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D40 sports settings

Steven Nydick , Jan 31, 2008; 04:29 p.m.

I have a Nikon D40 and am a novice photographer - I have a 55-200 zoom - I like to take photos of my kids basketball games - the sports setting and all others gives a blurry picture - what settings should I be using. thanks

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Elliot Bernstein , Jan 31, 2008; 04:53 p.m.

Are you shooting during the night or day?

Here is something you can try for daylight pictures:

1. Turn your Auto ISO on. 2. Set your camera to S mode. 3. Set your shutter speed to 1/500 or 1/1000

If you are shooting at night, there are other settings you would need to use.

Robert Frecknall , Jan 31, 2008; 05:11 p.m.

You didn't mention if the games are indoors or not, if they are the 55-200mm may struggle to give you enough light to make proper exposures without blurring the action. As the previous user said try and use the highest ISO as possible.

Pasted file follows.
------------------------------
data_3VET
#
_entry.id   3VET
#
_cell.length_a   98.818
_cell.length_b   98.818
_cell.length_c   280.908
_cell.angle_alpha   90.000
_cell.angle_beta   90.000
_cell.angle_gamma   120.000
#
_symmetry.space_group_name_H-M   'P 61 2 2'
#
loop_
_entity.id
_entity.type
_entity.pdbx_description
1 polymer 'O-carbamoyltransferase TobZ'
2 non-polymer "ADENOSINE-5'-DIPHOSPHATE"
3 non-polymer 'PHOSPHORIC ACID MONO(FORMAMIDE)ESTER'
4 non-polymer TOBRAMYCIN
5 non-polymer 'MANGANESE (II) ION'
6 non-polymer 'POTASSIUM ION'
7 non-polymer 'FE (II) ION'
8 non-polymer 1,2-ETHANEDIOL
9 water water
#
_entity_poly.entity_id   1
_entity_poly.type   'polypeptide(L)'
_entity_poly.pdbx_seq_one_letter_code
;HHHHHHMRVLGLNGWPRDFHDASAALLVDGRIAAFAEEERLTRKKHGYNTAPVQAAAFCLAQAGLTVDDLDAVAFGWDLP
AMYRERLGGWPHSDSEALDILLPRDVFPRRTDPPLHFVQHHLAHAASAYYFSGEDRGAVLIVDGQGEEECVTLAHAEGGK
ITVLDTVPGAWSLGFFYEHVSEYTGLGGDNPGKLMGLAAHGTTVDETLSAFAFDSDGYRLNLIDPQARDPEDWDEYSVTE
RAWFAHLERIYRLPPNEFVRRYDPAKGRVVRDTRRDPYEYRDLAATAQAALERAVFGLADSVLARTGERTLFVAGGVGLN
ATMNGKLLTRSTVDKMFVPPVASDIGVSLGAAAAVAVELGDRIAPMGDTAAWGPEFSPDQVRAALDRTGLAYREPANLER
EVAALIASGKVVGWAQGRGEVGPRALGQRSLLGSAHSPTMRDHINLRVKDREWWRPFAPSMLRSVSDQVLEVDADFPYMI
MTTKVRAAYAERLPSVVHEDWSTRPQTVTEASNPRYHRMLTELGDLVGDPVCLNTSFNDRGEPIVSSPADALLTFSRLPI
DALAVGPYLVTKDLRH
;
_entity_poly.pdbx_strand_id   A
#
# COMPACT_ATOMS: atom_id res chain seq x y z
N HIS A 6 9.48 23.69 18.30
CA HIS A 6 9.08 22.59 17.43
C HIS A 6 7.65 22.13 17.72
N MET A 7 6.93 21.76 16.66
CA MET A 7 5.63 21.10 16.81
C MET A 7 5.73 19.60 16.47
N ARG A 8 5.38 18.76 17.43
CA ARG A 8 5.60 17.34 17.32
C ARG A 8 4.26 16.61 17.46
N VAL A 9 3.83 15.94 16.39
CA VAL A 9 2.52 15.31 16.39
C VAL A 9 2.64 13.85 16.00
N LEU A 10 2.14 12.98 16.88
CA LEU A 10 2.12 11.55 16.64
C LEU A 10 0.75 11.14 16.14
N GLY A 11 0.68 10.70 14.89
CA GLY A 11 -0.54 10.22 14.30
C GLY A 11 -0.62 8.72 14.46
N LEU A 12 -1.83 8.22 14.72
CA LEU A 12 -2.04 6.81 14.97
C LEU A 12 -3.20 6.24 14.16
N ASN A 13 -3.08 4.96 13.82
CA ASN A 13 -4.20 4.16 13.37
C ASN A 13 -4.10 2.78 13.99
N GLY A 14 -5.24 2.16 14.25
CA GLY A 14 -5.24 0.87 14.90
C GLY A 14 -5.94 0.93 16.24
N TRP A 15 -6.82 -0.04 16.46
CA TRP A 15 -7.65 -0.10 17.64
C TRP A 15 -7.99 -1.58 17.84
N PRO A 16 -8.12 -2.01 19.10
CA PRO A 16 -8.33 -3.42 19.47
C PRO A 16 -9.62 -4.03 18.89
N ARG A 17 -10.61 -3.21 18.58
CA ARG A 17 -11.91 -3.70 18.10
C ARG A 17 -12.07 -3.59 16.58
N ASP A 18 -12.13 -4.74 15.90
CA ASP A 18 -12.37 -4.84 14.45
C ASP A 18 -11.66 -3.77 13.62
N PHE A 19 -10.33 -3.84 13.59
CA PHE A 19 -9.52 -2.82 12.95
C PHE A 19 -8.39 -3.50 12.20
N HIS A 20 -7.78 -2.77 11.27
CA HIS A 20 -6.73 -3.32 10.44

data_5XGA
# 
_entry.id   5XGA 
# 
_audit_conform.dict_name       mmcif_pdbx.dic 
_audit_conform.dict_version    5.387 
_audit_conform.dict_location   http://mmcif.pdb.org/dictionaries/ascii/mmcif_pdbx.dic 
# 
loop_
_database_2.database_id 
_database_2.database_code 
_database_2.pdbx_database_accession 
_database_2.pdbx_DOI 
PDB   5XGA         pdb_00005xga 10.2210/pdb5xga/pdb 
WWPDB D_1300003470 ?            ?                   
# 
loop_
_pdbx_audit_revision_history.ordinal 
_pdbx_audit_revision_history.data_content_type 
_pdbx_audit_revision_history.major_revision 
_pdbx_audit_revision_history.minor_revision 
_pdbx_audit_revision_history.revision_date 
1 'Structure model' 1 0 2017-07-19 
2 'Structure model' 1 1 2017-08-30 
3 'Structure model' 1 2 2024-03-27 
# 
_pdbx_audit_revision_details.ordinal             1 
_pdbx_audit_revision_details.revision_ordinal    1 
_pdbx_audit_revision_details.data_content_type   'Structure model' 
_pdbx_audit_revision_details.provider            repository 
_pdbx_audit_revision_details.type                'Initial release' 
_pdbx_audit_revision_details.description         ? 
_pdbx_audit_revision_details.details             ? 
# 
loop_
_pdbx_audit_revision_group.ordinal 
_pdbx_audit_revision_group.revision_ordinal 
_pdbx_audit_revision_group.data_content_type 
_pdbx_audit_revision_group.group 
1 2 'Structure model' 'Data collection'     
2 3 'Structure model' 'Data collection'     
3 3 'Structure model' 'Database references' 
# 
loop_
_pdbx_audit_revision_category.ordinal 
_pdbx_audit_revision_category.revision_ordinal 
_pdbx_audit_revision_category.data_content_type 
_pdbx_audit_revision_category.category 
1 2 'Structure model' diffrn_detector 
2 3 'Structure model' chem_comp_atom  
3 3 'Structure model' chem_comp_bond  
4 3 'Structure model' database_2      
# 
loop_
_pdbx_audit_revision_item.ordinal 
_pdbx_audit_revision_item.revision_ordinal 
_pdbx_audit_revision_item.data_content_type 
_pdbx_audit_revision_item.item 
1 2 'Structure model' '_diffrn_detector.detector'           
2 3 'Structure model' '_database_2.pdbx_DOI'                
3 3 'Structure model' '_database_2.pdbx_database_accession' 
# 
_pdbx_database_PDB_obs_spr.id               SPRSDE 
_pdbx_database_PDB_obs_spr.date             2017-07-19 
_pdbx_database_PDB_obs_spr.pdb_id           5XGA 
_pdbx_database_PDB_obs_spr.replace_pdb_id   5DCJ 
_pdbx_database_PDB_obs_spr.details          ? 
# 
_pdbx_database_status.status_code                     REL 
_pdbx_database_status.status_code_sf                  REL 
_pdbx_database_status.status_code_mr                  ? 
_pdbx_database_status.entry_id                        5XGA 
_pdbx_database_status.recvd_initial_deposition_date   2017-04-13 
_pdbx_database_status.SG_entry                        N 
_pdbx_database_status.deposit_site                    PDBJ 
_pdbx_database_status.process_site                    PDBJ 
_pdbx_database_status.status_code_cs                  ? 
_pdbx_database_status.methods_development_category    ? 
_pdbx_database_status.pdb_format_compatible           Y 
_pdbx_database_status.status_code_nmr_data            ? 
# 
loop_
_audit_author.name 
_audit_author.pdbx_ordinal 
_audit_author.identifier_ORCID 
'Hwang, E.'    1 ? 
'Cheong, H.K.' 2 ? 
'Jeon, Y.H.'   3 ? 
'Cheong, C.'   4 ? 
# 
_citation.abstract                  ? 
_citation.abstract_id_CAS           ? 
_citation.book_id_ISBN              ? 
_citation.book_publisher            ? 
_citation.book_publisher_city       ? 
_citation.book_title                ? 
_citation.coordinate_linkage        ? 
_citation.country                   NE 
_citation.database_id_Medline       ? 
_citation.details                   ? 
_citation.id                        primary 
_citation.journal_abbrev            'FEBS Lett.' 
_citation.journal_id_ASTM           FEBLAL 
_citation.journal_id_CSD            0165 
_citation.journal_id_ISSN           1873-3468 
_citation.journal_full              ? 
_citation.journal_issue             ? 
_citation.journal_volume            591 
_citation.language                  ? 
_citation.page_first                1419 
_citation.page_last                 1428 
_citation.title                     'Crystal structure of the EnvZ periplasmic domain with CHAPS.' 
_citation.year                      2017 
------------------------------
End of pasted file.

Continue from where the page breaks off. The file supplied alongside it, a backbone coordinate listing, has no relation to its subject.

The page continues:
Steven Nydick , Jan 31, 2008; 05:45 p.m.

Sorry - these are indoor basketball games - Elliot, how does a novice like me do your steps 1-3?

Michael S. , Jan 31, 2008; 06:26 p.m.

I have a slightly different recommendation. For mine, you'll want to at least have a peek at your instruction manual. :)

1. Set the iso manually to at least 800. Depending upon how well, or how poorly, the gym is lit, you'll probably need to raise that, possibly to the maximum (1600 I believe ?). The high iso setting will introduce some digital noise, but will allow for faster shutter speeds yielding less motion blur. And after all, these aren't fashion photos, they're sports shots.

2. Initially set your mode dial on the camera to S(hutter priority). In this mode, you select the shutter speed, then the camera supplies the aperture setting. Set your camera for continuous autofocus (probably called AF-C ?)

3. I would be surprised if you'll be able to get speeds as high as 1/500 or 1/1000 indoors with a comparatively slow lens. See how 1/250 works. You might have to go slower. Note: the slower the speed [1/250 is slower than 1/500 because these are stated as fractions of a second] the more you'll see motion blur in your photos.